Also located on the Long Island Sound, Niantic is exactly what you would expect for a seaside village. Enjoy nature at Rocky Neck State Park or Niantic Bay Boardwalk, or take advantage of one of the many fishing adventures. There are quite a few from which to choose: Striper Snax or the Black Hawk can give you a full or half-day adventure on the deep sea.

If you are traveling with kids (or are a kid at heart) stop into the Children's Museum of Southeastern Connecticut, where you can beat the heat (or a rainy day) in their 5,000-square-foot facility geared towards interactive fun. Niantic also has a selection of unique and funky shops. Visit The Book Barn, a bookstore boasting over 350,000 titles including rare and out of print books, or Three Belles Outfitters, the largest hobby kayak store on the east coast.

11. Old Saybrook

Lynde Point Lighthouse, Old Saybrook

Old Saybrook might best be known as the home to Katherine Hepburn. Her former mansion sits overlooking Long Island Sound on a peninsula surrounded by other high-end real estate and the cutest private golf course visitors will ever lay eyes on. The area is great for a scenic walk out to the lighthouse, also known as Lynde Point.

In town there are some great restaurants, several offering local seafood. Small shops feature vintage finds and antiques. Check the box office for the Kate Hepburn Cultural Arts Center. They have an active list of events, which includes family-friendly performances, music, and theater.

12. Putnam

Putnam, along the Quinebaug River

The banks of the Quinebaug River are home to the picturesque town of Putnam. Located in the northwest corner of the state, it represents a quintessential New England small town. Centered around arts festivals, the downtown area offers an assortment of galleries, boutiques, and restaurants. Antique Malls are well represented in the town and have an impressive selection of vintage goods.

The Bradley Theatre is well known for the quality talent it attracts to its community program. The Gertrude Chandler Warner Boxcar Children's Museum is a great stop for families. Fans of the book series will find signed originals, children's activities, and artifacts all housed in an original boxcar.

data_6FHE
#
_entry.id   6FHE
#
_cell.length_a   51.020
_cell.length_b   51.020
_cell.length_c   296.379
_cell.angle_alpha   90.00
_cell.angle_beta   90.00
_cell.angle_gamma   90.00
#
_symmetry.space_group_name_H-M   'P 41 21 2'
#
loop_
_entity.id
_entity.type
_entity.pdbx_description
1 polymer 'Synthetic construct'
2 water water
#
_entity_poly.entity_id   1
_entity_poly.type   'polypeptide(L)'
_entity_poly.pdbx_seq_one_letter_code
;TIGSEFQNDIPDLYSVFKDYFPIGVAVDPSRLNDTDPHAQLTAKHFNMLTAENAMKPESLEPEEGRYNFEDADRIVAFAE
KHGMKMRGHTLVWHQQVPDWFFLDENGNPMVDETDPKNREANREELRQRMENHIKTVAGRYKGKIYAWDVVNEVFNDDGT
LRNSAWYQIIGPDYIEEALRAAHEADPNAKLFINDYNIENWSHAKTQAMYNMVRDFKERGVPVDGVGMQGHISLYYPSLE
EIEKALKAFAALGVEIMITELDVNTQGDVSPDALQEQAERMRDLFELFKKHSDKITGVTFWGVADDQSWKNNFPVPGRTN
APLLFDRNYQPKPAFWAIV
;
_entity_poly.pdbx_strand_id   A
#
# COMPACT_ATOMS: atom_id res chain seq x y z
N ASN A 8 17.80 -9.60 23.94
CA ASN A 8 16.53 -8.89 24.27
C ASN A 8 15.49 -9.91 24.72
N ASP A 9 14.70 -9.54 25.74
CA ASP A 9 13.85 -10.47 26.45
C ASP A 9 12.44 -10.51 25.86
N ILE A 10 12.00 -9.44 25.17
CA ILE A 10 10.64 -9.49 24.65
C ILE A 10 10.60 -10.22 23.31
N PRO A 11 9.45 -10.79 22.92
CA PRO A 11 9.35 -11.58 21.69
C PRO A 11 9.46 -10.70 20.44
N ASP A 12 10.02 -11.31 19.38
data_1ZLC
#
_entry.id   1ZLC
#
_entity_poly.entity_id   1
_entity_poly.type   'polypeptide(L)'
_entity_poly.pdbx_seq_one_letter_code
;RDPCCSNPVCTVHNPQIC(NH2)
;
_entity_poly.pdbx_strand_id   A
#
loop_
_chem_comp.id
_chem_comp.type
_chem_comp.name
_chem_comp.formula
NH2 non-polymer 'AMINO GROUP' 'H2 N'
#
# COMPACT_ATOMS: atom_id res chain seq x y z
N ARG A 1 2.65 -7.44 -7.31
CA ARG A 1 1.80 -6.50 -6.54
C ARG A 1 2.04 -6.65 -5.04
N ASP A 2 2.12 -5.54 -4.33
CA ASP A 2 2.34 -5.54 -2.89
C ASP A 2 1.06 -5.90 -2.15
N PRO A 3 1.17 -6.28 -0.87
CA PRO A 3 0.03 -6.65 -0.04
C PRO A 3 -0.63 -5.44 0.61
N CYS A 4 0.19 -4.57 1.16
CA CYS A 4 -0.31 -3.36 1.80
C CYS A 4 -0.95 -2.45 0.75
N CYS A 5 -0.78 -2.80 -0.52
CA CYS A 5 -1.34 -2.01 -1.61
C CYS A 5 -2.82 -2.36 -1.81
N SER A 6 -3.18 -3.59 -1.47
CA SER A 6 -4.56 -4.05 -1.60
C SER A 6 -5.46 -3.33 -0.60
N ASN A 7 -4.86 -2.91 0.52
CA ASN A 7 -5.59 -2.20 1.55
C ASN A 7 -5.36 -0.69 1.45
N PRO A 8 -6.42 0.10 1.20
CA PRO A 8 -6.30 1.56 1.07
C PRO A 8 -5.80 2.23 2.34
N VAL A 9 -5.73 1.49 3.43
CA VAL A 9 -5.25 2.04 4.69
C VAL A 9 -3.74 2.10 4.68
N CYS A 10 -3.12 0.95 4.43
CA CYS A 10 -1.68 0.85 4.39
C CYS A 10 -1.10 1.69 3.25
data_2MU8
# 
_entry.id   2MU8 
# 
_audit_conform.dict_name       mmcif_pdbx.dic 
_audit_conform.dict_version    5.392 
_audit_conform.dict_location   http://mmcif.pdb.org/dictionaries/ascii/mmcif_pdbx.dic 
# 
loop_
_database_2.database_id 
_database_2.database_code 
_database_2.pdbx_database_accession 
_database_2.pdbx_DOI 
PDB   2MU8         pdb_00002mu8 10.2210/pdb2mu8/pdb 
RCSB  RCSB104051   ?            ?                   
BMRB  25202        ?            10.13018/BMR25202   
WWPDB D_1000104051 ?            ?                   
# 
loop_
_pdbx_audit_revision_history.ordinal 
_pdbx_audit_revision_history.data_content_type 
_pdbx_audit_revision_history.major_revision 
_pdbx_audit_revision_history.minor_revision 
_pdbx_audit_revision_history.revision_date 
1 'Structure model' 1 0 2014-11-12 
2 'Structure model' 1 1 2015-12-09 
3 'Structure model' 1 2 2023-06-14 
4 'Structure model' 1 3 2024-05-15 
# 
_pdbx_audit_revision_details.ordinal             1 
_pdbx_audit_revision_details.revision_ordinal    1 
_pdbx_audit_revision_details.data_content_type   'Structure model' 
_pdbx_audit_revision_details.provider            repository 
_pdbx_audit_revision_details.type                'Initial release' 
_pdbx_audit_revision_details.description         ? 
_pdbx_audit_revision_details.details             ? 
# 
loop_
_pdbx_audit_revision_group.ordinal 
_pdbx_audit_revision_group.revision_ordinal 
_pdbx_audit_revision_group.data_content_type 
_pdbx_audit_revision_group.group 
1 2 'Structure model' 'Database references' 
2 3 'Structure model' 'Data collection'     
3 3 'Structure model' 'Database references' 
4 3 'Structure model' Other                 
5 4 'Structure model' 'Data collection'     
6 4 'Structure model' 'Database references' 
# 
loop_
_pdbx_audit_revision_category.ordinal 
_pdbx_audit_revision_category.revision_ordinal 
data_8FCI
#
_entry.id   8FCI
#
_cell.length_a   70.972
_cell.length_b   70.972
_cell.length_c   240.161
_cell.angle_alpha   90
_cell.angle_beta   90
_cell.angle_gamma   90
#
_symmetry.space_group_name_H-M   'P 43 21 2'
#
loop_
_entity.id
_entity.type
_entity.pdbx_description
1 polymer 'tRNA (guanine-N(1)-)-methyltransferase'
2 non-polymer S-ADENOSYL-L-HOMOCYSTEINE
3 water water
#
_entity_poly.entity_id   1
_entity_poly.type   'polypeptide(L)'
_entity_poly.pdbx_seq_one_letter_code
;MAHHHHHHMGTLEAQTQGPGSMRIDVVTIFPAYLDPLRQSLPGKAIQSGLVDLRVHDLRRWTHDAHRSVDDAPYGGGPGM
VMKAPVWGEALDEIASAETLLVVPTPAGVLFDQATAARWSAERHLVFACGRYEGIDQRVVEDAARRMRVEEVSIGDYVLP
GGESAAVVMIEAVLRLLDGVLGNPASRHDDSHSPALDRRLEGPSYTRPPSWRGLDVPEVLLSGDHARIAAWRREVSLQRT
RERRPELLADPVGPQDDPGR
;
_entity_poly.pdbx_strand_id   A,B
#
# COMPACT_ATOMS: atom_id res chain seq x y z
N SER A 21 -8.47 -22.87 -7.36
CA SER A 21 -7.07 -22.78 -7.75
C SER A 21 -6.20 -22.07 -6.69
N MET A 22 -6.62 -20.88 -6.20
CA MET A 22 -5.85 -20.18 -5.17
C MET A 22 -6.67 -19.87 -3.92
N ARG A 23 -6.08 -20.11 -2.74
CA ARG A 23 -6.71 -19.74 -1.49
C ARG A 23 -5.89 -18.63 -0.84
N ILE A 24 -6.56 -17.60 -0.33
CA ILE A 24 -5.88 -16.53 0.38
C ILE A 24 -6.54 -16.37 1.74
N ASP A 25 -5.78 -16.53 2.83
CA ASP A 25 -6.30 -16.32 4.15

13. Washington

Henry David Thoreau Bridge, Washington, CT

The rural town of Washington is known for not only its beauty but a host of historic architecture and cultural amenities as well. Close to New York City, its influence is evident in many of the attractions this area has to offer. You can visit the caves of Steep Rock Reservation or learn more about the Native American influence in the area at the Institute for American Indian Studies.

If culture is what you crave, you can find it at the Gunn Historical Museum, preserving American artifacts and stories from the area, or the Washington Art Association and Gallery. Before leaving Washington, don't forget to stop at Hollister House. Occupying 25 acres, this private garden is filled with whimsy, unique water features, and Japanese accents. It's well worth the visit.

14. Westport

View across the Saugatuck River in Westport

Scenic Westport is located just 50 miles outside of New York City on a prime piece of waterfront real estate known as Connecticut's Gold Coast. The vibrant downtown area along the Saugatuck river has world-class shopping and top-notch restaurants.

The Westport Arts Center has programing in both the visual and performing arts. Admission to the gallery is free. Westport and the surrounding area is part of the Connecticut Antiques Trail, which snakes its way through scenic small towns of the area.

Active travelers will find a multitude of water sports to indulge in. Sailing, kayaking, stand up paddleboarding, fishing, and surfing are all part of the athletic scene. For a scenic late afternoon stroll, find the river walk and time it to watch the sun set over the sparkling water.

More Related Articles on PlanetWare.com

The Best of Connecticut: Begin your travels to this state with a read through our Top Tourist Attractions in Connecticut to find out where to go and what to see. If you are coming in summer, don't miss our article on the Best Beaches in Connecticut. Lastly, for a wonderful stay, have a read through our picks for the Top Resorts in Connecticut.